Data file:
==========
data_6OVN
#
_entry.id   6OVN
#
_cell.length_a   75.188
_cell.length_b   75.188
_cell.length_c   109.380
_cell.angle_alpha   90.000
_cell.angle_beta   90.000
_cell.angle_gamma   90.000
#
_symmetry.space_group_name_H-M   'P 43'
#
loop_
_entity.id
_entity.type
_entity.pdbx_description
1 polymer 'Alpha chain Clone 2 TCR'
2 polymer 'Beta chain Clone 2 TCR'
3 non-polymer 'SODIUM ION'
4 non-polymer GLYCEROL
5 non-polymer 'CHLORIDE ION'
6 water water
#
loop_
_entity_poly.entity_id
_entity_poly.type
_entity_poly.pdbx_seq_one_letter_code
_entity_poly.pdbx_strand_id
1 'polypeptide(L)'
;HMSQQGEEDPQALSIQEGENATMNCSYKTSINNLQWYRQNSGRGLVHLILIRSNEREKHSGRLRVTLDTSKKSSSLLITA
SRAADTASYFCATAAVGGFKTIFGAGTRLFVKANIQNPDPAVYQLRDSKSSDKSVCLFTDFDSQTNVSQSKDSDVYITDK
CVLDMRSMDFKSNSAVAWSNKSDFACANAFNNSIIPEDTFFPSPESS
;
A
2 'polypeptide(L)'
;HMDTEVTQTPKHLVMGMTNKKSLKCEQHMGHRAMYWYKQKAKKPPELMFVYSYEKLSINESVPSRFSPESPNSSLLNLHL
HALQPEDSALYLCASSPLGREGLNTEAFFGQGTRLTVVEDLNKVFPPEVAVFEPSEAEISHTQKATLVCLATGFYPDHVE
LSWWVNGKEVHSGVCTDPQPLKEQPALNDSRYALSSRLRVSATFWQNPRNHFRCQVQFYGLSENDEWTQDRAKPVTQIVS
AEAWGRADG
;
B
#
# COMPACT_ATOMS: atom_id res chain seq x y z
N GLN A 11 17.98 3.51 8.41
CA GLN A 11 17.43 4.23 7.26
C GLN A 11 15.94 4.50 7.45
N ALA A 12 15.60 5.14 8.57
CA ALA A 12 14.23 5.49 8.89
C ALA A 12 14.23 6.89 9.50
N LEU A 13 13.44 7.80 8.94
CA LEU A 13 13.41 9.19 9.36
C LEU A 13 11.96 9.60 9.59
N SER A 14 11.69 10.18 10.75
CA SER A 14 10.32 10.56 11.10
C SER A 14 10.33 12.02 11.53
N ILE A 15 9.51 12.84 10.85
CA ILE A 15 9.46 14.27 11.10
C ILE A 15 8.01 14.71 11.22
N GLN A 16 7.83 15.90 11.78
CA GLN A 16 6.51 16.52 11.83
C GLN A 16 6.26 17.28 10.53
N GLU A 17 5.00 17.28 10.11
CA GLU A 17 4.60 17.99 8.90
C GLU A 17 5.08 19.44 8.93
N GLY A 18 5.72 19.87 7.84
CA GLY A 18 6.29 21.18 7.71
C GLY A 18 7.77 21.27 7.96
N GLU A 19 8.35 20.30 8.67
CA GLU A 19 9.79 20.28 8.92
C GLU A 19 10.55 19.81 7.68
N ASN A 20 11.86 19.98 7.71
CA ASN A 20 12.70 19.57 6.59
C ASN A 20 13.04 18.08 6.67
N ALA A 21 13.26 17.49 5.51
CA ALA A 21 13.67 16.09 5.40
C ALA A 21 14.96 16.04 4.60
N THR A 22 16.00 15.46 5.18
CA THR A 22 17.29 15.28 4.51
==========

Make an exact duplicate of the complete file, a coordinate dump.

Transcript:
data_6OVN
#
_entry.id   6OVN
#
_cell.length_a   75.188
_cell.length_b   75.188
_cell.length_c   109.380
_cell.angle_alpha   90.000
_cell.angle_beta   90.000
_cell.angle_gamma   90.000
#
_symmetry.space_group_name_H-M   'P 43'
#
loop_
_entity.id
_entity.type
_entity.pdbx_description
1 polymer 'Alpha chain Clone 2 TCR'
2 polymer 'Beta chain Clone 2 TCR'
3 non-polymer 'SODIUM ION'
4 non-polymer GLYCEROL
5 non-polymer 'CHLORIDE ION'
6 water water
#
loop_
_entity_poly.entity_id
_entity_poly.type
_entity_poly.pdbx_seq_one_letter_code
_entity_poly.pdbx_strand_id
1 'polypeptide(L)'
;HMSQQGEEDPQALSIQEGENATMNCSYKTSINNLQWYRQNSGRGLVHLILIRSNEREKHSGRLRVTLDTSKKSSSLLITA
SRAADTASYFCATAAVGGFKTIFGAGTRLFVKANIQNPDPAVYQLRDSKSSDKSVCLFTDFDSQTNVSQSKDSDVYITDK
CVLDMRSMDFKSNSAVAWSNKSDFACANAFNNSIIPEDTFFPSPESS
;
A
2 'polypeptide(L)'
;HMDTEVTQTPKHLVMGMTNKKSLKCEQHMGHRAMYWYKQKAKKPPELMFVYSYEKLSINESVPSRFSPESPNSSLLNLHL
HALQPEDSALYLCASSPLGREGLNTEAFFGQGTRLTVVEDLNKVFPPEVAVFEPSEAEISHTQKATLVCLATGFYPDHVE
LSWWVNGKEVHSGVCTDPQPLKEQPALNDSRYALSSRLRVSATFWQNPRNHFRCQVQFYGLSENDEWTQDRAKPVTQIVS
AEAWGRADG
;
B
#
# COMPACT_ATOMS: atom_id res chain seq x y z
N GLN A 11 17.98 3.51 8.41
CA GLN A 11 17.43 4.23 7.26
C GLN A 11 15.94 4.50 7.45
N ALA A 12 15.60 5.14 8.57
CA ALA A 12 14.23 5.49 8.89
C ALA A 12 14.23 6.89 9.50
N LEU A 13 13.44 7.80 8.94
CA LEU A 13 13.41 9.19 9.36
C LEU A 13 11.96 9.60 9.59
N SER A 14 11.69 10.18 10.75
CA SER A 14 10.32 10.56 11.10
C SER A 14 10.33 12.02 11.53
N ILE A 15 9.51 12.84 10.85
CA ILE A 15 9.46 14.27 11.10
C ILE A 15 8.01 14.71 11.22
N GLN A 16 7.83 15.90 11.78
CA GLN A 16 6.51 16.52 11.83
C GLN A 16 6.26 17.28 10.53
N GLU A 17 5.00 17.28 10.11
CA GLU A 17 4.60 17.99 8.90
C GLU A 17 5.08 19.44 8.93
N GLY A 18 5.72 19.87 7.84
CA GLY A 18 6.29 21.18 7.71
C GLY A 18 7.77 21.27 7.96
N GLU A 19 8.35 20.30 8.67
CA GLU A 19 9.79 20.28 8.92
C GLU A 19 10.55 19.81 7.68
N ASN A 20 11.86 19.98 7.71
CA ASN A 20 12.70 19.57 6.59
C ASN A 20 13.04 18.08 6.67
N ALA A 21 13.26 17.49 5.51
CA ALA A 21 13.67 16.09 5.40
C ALA A 21 14.96 16.04 4.60
N THR A 22 16.00 15.46 5.18
CA THR A 22 17.29 15.28 4.51